VIZ Q+A
Photo @graceweber On the roof in LA’s Fashion District
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District with photographer Andrea Mead Cross and R+B singer Grace Weber.
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NowVIZ: This past year you released your incredible debut album, A Beautiful Space, executive produced by The Social Experiment. Can you talk about the album and the inspiration behind it?

Grace: The journey of creating A Beautiful Space was one of a lot of artistic and self-growth, and rediscovering the playfulness and joy I felt creating music as a kid.

On the first day of working and writing the album with Nate Fox, he simply handed me a microphone and said “sing when you feel inspired.” We used that ethos to guide us through the entire project, and let the music lead us toward what the album would feel and sound like. The music and process itself were the guides, and I really followed it through what it needed to teach me. My new album, which I’m working on now, is a little different in that I am going into it with a clear intention and it’s me who has the reins as the “guide.” I think in that way it really reflects the growth that my first album helped me gain.

NowVIZ: Tell us about working with Chance the Rapper and The Social Experiment. How did that happen and what is it about this group that includes Nate Fox and Nico Segal that gets you excited?

Grace: I first discovered Chance and The Social Experiment when I heard Acid Rap back in 2015. I remember hearing “Good Ass Intro” and freaking out about how amazing it was. I grew up singing in a gospel choir in Milwaukee and I was so excited when I heard how The Social Experiment guys were producing this music that felt like gospel, hip hop, R&B, and pop, and all of it coming together in this totally new and refreshing way.

Then I heard Surf, and the creativity in the songwriting and production just blew me away. It was so unafraid to be outside of the mainstream and it created an entirely new path for artists to express themselves. After that, I knew I had to work with these guys, and I started the process of figuring out how to find them! The coolest thing was that a couple of months after I started asking friends if anyone knew Nate, Nico, or Peter, to no avail, I ended up in Nate’s studio with Nate and Nico completely serendipitously. I didn’t even realize I was going to Nate Fox’s studio when I got the invite and address from an LA friend. And that serendipitous feeling, the feeling that things were falling into place for what needed to happen on the journey, existed for me throughout the entire making of the album.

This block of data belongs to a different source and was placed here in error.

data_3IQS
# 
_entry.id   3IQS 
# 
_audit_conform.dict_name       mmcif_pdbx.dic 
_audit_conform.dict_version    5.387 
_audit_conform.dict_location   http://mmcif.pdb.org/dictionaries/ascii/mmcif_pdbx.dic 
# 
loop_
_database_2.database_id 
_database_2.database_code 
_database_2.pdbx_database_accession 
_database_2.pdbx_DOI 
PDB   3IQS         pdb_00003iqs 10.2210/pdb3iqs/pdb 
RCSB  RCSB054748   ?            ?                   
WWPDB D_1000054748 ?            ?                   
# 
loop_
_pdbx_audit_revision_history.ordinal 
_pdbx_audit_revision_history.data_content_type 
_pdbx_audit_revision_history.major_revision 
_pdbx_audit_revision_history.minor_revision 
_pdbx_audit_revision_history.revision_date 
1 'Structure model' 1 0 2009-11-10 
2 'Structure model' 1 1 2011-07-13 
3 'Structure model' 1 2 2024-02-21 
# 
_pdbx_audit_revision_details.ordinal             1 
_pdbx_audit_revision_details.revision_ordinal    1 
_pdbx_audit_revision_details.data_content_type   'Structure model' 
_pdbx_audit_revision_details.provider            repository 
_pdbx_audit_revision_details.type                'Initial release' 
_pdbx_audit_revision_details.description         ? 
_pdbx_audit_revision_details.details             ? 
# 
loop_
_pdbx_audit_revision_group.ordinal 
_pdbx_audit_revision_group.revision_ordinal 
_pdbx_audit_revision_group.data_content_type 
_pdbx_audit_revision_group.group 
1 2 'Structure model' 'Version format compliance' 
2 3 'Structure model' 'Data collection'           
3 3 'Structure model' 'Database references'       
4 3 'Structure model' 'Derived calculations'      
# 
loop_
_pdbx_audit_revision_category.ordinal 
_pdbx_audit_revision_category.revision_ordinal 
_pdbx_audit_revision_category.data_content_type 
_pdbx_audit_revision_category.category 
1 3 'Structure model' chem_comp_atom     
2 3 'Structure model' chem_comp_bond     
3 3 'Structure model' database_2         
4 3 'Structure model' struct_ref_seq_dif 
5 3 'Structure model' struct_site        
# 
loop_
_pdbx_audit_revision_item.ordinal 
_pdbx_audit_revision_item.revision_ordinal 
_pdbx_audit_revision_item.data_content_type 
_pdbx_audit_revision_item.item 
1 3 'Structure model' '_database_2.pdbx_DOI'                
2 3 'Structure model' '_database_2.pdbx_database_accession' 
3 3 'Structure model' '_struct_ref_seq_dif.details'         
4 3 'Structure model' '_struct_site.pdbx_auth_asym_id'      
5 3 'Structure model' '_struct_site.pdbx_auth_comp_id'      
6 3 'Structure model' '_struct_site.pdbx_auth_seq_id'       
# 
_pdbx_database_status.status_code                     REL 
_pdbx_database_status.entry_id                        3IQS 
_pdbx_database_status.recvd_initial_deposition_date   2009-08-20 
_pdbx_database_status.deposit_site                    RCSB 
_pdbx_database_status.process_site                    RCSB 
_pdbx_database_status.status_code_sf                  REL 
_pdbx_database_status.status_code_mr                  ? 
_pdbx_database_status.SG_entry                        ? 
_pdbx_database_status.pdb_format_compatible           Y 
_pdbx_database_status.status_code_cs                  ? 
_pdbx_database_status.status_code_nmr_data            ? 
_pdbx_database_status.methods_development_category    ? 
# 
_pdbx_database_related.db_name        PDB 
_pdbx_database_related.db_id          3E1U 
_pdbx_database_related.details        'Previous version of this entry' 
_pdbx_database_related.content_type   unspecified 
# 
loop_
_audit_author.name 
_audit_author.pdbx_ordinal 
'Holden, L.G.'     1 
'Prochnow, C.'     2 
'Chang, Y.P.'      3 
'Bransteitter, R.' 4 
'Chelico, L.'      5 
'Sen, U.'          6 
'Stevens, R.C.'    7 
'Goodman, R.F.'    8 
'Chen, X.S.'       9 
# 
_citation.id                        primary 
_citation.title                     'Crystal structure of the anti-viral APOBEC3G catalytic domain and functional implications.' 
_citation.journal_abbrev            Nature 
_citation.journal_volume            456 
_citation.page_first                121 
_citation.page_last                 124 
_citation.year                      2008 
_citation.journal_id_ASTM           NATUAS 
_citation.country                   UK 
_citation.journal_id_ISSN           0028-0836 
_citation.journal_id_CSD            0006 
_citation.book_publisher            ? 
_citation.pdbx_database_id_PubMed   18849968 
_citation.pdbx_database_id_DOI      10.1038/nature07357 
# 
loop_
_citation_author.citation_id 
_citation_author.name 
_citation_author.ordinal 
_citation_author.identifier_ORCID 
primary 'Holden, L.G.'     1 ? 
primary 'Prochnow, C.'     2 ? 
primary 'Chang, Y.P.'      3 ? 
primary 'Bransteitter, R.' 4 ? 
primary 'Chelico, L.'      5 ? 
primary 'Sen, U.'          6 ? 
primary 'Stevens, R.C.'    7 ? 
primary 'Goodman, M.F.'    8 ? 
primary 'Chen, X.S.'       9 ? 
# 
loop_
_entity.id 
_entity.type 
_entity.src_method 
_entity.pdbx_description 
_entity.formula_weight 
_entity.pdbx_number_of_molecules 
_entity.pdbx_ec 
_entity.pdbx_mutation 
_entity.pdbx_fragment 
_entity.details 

NowVIZ: You have had the opportunity to write and collaborate with amazingly talented artists such as Masego, Vic Mensa, Francis and the Lights, Westside Boogie, and Chance the Rapper. Can you talk about any special moments in these collaborations, and what it means to have these opportunities?

Grace: Working with all of those artists has honestly been life-changing. I truly was and continue to be in awe of all of them as artists, and I learned something different from each of them. To get to see their process of writing and creating was like being in a MasterClass. And the coolest thing was it was a MasterClass with peers and friends. I love the fact that I get to look up to all my artist friends I’ve come up with from New York to LA to Milwaukee and beyond; that’s the coolest thing to me. Soaking up different things I learn from my friends’ creative processes helps me become a better artist.

NowVIZ: What is your process for writing and creating your music?

Grace: I usually start with the instrumental or the beat and start building words and melodies on top of that. I don’t go into a writing session with an idea of what the song should be or a concept, really. I come up with that part as words start coming to me and I start getting an idea of what the song is gonna be as it unfolds; kinda letting it fall out of me first, and then working it. Refining it from there is how my process of writing has worked best for me.

NowVIZ: Who has been your biggest influence in music?

Grace: So many artists have influenced me that I can never pick one!! Some of my biggest influences are Mariah Carey, Whitney Houston, Eva Cassidy, Etta James, Dinah Washington, India Arie, Boys II Men, Joni Mitchell, Bon Iver, and The Social Experiment.

NowVIZ: Can you talk about what is coming up in the future?!